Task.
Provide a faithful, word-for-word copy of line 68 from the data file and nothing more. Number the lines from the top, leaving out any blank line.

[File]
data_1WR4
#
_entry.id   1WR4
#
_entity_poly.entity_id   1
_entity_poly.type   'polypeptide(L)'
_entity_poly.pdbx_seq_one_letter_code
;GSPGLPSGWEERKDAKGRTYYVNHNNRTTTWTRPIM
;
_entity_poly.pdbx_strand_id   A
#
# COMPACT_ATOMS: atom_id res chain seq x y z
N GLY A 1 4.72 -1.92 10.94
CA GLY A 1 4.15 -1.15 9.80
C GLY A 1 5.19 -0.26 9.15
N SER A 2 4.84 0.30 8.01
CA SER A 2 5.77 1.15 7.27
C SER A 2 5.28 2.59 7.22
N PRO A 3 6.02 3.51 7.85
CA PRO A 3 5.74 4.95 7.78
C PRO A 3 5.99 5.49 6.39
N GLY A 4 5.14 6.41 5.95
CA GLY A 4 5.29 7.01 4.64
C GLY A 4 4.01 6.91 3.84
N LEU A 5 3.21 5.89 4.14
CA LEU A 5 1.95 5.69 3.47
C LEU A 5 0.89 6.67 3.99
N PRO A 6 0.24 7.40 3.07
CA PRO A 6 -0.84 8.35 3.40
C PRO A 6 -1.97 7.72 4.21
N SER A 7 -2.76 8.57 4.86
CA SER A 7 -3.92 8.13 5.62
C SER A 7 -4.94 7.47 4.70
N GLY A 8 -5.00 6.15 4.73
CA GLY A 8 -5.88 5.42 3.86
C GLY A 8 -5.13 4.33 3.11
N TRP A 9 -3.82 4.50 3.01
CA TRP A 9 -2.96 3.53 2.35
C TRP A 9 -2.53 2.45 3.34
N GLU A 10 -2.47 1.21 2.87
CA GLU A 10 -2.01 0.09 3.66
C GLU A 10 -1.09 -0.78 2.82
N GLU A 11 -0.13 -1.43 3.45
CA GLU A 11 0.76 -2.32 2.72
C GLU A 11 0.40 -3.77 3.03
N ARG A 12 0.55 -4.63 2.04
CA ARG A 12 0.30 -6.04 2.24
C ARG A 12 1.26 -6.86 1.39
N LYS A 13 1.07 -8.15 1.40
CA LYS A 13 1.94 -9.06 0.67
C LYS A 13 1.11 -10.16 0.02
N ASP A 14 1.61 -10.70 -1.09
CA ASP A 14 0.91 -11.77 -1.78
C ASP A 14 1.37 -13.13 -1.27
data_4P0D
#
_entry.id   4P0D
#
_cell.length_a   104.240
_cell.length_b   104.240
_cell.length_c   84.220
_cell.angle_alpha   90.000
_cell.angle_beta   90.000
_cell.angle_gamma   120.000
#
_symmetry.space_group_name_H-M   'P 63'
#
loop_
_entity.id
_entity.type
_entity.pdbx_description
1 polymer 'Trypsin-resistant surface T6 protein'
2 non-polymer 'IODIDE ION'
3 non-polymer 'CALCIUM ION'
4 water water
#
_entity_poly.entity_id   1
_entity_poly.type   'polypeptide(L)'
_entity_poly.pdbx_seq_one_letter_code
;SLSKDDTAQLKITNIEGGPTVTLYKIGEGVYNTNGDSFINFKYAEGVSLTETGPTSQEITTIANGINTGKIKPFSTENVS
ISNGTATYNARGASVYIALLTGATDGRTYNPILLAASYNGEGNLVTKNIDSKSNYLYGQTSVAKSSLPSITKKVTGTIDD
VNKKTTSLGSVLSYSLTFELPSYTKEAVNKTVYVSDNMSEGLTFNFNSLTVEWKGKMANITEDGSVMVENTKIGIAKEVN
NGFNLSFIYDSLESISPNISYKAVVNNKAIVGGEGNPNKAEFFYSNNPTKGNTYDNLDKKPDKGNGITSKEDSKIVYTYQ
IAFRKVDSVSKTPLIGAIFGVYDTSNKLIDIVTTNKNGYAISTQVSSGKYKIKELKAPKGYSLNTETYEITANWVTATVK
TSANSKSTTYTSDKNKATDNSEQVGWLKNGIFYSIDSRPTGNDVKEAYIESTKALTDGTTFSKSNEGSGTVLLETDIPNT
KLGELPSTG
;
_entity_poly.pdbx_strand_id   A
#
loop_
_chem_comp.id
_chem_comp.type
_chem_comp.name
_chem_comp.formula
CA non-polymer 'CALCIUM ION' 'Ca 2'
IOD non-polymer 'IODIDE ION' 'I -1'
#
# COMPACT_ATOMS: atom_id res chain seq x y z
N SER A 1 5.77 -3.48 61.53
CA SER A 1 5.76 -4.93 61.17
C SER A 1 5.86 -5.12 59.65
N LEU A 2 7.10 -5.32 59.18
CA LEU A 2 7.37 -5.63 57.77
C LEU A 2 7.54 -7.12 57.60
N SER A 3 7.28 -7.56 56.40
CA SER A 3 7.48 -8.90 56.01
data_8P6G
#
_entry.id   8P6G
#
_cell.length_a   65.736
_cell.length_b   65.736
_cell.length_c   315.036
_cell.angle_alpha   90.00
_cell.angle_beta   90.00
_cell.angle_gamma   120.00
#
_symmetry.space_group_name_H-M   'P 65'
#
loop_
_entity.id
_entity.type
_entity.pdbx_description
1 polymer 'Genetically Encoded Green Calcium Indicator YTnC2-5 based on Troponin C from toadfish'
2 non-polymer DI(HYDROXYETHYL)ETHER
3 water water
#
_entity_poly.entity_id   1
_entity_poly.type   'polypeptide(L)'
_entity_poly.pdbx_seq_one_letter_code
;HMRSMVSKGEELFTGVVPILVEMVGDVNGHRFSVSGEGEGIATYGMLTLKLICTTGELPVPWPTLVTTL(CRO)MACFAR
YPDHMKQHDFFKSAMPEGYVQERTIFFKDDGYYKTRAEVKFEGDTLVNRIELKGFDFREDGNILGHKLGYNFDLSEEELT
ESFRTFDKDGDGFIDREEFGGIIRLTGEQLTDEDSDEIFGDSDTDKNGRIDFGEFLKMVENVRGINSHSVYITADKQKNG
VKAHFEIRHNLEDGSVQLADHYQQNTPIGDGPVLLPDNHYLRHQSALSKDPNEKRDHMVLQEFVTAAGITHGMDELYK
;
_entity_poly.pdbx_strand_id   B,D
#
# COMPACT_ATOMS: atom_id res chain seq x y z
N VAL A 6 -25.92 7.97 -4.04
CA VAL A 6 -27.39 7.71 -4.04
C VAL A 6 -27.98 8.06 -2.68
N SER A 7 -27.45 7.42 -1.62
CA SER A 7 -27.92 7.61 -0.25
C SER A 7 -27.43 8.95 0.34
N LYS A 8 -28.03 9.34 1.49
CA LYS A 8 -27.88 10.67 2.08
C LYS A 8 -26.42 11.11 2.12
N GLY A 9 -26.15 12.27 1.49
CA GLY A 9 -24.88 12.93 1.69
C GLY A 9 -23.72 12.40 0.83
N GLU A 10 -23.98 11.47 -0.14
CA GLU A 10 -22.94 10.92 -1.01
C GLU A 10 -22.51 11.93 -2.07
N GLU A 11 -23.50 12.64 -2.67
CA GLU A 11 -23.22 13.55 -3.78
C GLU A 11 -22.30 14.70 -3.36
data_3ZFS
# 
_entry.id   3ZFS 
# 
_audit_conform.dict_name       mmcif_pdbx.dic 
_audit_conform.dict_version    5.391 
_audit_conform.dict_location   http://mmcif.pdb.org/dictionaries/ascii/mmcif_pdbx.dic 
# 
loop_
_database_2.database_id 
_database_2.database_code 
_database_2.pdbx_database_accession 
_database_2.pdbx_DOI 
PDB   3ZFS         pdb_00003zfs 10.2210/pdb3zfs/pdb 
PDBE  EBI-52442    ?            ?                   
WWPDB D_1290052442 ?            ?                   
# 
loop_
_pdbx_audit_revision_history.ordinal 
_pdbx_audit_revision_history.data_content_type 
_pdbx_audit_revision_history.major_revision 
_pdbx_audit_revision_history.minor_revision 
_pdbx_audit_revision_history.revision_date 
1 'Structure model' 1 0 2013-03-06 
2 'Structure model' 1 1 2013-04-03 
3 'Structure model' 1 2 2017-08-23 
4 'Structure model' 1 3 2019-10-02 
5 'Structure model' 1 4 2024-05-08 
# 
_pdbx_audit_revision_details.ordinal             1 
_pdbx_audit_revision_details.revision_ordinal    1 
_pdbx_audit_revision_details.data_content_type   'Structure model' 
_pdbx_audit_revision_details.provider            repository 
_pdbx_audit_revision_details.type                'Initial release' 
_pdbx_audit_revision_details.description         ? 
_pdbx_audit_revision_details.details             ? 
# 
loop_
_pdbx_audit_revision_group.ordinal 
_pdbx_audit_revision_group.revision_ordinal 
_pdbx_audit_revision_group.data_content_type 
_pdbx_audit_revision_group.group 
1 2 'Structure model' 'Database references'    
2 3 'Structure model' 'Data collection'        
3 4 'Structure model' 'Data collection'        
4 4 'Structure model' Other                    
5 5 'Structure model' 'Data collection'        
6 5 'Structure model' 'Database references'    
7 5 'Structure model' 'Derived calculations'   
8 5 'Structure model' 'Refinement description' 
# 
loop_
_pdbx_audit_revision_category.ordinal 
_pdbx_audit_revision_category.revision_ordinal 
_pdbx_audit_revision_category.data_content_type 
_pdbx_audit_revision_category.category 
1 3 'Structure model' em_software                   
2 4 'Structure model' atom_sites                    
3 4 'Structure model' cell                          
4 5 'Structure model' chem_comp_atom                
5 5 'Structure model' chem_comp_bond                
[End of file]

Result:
loop_